The two headed out the back doors–Rufus went to the wagon nearby on the main road, while Ron went to the stables to retrieve the horses. As Ron hitched the horses up successfully, Rufe took a seat in the wagon. Ron joined him shortly and the two attempted to get the wagon turned around. If they had known what would come to pass, they would have just sent the horses flying forward, regardless of direction or purpose.
Back inside the Byers Hotel, someone heard the wagon moving and alerted the room to the fact that the two brothers were leaving. L’Ansette and Noulty headed out right away and caught up with the Stevens men before the wagon was turned completely.
Noulty went to one side and caught Ron by his coat, pulling him out of the wagon seat and punching him squarely in the face.
This is where the story gets muddied, depending on the witnesses. All agree, though, that Lorenzo held out the knife and began swinging it. He later testified that the threat of the knife was enough to hold off his attacker, but other sources swore that Noulty suffered several cuts and stabs–at least seven, though he was said to be resting comfortably by the next day. Ron took a few more hits to the nose.
Over on the other side of the wagon, L’Ansette had gone after Rufus. The Frenchman was allegedly clubbed in the head with something heavy, prompting him to pull out his own knife and stab Rufus in the heart.
Rufus was carried to one of the nearby hotels, where he died before medical help could arrive.
Lorenzo, L’Ansette, and Noulty were all arrested later that night, and remained in custody for, at minimum, a few days. L’Ansette was later charged with manslaughter and faced trial. If Lorenzo was ever charged with anything, no record has been found, though police were certain to search his posessions and confiscate his knife and gun.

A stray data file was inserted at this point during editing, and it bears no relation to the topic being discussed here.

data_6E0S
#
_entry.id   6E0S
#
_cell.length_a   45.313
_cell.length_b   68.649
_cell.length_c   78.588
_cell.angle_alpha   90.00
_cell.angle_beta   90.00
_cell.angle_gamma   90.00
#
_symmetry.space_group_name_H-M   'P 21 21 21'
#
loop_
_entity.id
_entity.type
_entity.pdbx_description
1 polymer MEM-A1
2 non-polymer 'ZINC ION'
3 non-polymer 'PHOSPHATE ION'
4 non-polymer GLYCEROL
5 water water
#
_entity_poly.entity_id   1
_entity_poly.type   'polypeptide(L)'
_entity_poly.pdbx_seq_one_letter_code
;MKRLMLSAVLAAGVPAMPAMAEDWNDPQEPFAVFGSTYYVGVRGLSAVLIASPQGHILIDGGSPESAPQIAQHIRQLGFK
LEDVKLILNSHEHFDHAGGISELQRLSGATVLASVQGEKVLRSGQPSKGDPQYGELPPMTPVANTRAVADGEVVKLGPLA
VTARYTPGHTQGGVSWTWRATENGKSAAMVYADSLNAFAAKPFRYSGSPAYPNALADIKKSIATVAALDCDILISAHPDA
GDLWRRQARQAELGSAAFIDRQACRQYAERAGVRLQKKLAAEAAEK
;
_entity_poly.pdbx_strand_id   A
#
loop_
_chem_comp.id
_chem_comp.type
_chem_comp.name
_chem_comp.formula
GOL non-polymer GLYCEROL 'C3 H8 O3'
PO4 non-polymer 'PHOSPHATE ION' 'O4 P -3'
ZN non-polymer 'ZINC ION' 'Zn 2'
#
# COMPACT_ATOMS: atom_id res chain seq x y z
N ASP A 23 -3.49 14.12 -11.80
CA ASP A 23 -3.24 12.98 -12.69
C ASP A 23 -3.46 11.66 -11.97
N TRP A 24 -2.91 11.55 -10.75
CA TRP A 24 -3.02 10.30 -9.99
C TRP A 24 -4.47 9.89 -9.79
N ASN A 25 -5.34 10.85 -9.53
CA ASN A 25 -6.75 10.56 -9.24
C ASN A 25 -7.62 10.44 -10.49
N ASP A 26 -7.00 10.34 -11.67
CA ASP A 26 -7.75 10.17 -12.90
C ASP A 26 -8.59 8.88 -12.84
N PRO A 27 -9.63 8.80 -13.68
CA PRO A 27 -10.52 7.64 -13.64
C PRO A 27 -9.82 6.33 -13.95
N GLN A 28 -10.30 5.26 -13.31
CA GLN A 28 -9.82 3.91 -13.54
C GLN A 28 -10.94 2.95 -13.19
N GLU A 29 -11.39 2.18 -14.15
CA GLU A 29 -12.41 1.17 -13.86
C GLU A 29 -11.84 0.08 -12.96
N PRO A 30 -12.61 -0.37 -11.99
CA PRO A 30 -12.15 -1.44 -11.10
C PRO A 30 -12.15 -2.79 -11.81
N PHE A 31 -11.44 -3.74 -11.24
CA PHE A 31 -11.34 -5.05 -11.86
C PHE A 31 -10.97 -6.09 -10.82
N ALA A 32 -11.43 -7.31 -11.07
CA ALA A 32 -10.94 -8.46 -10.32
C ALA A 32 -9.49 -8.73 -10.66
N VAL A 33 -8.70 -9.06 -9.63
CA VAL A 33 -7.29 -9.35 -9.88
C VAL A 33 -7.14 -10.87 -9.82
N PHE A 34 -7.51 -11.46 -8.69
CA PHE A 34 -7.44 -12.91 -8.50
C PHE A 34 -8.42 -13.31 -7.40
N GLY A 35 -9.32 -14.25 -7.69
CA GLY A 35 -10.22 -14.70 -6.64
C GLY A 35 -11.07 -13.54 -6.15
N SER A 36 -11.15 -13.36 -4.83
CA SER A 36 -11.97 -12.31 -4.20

L’Ansette’s trial was held within in the ensuing two months. Several witnesses corroborated Lorenzo’s account of the incident.
The defense, on the other hand, asserted that the brothers were the violent participants who brought weapons into what would have otherwise been a fistfight. According to L’Ansette, while Rufus clubbed him, Lorenzo was flailing wildly with his knife and stabbing at the air, trying to hit anything. Noulty’s stab (or slash) wounds tend to corroborate this part.
Both Noulty and L’Ansette testified that it was Lorenzo who accidentally stabbed Rufus, with the victim shouting “Oh my god, it’s me you struck!” Some witnesses agreed that L’Ansette had staggered back into the bar during the brawl shouting that he had been clubbed in the head, and upon hearing word of the stabbing, immediately pulled out his knife to show witnesses it wasn’t him and that his knife was clean.
After about thirty minutes of deliberation, the jury rejected L’Ansette’s version of events, finding him guilty of manslaughter. The judge sentenced the Frenchman to four years in the penitentiary. It is not known what became of Noulty.
Lorenzo faced no criminal charges, and went on to mourn his lost brother deeply in years to come. After that horrible night, he swore never to touch a drop of liquor again, and, as far as anyone knows, he held true to that promise.
Not long after that Lorenzo married and settled down to raise a family, including two sons, Alva and Oliver Stevens.
Lorenzo Stevens and his bride, Annie, approximately 10 years after the fight
We will never know for certain whether a panicked Lorenzo accidentally stabbed his brother, or whether the belligerent Frenchman was the murderer. While clearly, Ron was no innocent actor in the fight, it seems such a stretch to imagine that he could accidentally plunge his knife into his brother’s chest. At least, I hope for his conscience that I am right, and so was the jury.
While I read the court transcripts of the trial and testimony, I can tell you that I flinched at every mention of Lorenzo being pulled from the wagon or hit. And I sighed at the notion that Rufus may have saved his brother by giving him that knife. Selfishly, my entire existence depended on Lorenzo making it through that fight and changing his life. So, to Rufus I offer my gratitude, and hope that this story, as sensational as it is, pays tribute to his memory in some small way. This compilation of reports is the first time their story has ever been written down in full.
The faded gravestone of Rufus Eldridge in London, Ontario,
picture taken during my last visit